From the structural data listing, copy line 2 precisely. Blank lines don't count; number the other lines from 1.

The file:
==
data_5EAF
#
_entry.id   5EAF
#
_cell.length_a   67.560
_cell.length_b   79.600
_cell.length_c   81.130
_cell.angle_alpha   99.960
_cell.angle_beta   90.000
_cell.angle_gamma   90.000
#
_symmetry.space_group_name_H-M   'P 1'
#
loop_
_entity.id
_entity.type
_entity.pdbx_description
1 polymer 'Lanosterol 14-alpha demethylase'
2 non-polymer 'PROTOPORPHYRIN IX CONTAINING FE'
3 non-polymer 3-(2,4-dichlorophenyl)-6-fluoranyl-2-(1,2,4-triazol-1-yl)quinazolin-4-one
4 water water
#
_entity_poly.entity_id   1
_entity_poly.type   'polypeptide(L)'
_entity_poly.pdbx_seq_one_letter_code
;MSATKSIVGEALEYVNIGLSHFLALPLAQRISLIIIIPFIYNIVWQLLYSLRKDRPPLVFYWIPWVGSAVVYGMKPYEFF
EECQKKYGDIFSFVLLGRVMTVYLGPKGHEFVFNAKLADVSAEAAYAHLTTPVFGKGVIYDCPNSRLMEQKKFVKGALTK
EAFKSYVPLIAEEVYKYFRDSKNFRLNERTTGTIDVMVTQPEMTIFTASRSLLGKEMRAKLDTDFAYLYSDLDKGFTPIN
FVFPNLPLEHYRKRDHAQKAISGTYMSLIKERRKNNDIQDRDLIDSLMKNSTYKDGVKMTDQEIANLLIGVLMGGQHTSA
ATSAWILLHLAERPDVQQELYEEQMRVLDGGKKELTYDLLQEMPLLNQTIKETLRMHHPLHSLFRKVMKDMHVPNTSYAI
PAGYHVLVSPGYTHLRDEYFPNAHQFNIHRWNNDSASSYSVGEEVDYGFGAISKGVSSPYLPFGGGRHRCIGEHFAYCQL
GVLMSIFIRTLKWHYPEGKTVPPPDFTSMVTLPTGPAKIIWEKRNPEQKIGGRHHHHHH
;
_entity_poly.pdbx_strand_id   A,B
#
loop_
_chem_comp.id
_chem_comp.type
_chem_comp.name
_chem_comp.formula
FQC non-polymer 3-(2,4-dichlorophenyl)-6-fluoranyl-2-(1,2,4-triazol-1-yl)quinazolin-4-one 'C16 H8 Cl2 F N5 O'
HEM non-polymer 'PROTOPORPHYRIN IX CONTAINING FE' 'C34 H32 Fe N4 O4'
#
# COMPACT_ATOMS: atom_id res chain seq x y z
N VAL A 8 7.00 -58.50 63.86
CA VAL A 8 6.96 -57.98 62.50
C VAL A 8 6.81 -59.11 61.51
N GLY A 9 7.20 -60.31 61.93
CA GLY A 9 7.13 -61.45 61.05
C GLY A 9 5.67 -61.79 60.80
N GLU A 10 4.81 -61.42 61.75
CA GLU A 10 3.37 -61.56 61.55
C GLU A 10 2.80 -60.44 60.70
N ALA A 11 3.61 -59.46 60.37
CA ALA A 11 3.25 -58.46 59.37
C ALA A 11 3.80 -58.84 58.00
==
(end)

#